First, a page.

The Office Loses Its Showrunner; Should It Quit Now?

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One of the keys to show business is knowing when to step out of the spotlight as what once was a roar of applause and a standing ovation from the audience dwindles to scattered uncomfortable coughs and squeaking chairs. NBC's The Office is well into its downward trajectory and not too far from holding cast reunion variety shows at Indian casinos.

The latest blow to the series—which has been getting hit with black eyes since Steve Carell's exit last season—is that showrunner and actor Paul Lieberstein (he plays Toby) is leaving his duties as series boss to concentrate on the rumored and no-doubt disastrous Dwight Schrute spin-off, reports Deadline Hollywood. Lieberstein has served as a producer since the series' get-go, took over showrunning duties in Season 5, and is one of a handful of writer-actors on the program.

Lieberstein's exit follows the recent departure of James Spader. It's another one for the ever-growing pile, considering the probable upcoming exit of co-executive-producer-writer-actor Mindy Kaling, who has a new pilot in contention that she created and stars in. Plus, if the Dwight Schrute spin-off somehow does get off the ground, Rainn Wilson would also leave the series. The Office is very close to becoming The Stanley Show (which I'd totally watch, btw) unless his hip-hop career takes off and he leaves too.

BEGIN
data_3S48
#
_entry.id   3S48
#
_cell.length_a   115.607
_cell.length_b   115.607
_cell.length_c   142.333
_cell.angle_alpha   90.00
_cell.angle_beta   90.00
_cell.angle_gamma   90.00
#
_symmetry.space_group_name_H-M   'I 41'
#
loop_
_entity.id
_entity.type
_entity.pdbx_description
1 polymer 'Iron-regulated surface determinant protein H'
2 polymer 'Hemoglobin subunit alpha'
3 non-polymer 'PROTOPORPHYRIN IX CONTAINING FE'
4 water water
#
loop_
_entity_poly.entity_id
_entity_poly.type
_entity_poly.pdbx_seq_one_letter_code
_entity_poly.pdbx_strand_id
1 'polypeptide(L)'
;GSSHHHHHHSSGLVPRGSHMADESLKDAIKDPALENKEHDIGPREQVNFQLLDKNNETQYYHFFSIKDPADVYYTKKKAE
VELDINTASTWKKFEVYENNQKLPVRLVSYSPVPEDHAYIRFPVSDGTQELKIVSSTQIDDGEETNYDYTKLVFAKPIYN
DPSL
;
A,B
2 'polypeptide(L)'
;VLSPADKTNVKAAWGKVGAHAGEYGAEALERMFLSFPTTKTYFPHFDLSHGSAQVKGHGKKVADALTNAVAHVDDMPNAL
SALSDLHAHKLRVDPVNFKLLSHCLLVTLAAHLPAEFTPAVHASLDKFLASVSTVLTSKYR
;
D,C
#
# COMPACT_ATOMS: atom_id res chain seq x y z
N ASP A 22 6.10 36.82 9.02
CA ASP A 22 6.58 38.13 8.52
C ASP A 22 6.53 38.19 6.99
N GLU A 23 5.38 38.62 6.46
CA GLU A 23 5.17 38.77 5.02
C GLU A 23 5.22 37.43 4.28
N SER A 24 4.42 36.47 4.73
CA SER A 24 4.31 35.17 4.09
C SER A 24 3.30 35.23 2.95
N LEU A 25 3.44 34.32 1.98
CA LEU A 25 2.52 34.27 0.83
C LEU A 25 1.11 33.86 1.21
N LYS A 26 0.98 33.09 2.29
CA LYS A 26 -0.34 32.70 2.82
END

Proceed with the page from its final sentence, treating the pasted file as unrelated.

Even with all this upheaval, The Office WILL be back because... what else is NBC gonna do? It's still NBC's top-rated comedy, anchoring the network's fading Thursday comedy block and serving as a flagship program for a network that's really hurting. Plus, now there are reports that John Krasinski and Ed Helms are close to signing on for Season 9, though the contracts will be riddled with clauses that allow them to continue to focus on their movie careers. So expect Jim to take odd extended vacations without Pam, and Andy to go on tour opening for Matchbox 20.

As NBC continues its transition to the Comcast regime, promising new comedies will need to bubble up to knock the old guys off. NBC has 14 comedy pilots in development, so it's looking to regain traction in an area it once dominated. From a quality standpoint, The Office should empty out the building right now. But from a business standpoint, NBC should milk one last painful season out of the show to help its new programs grow.

What do you think NBC should do with The Office?
– Cancel it after this season. It's done!
– Give it one more year to say its goodbyes. It's earned at least that much.
– Let it go on! New blood will revitalize it!


Follow TV.com writer Tim Surette on Twitter: @TimAtTVDotCom

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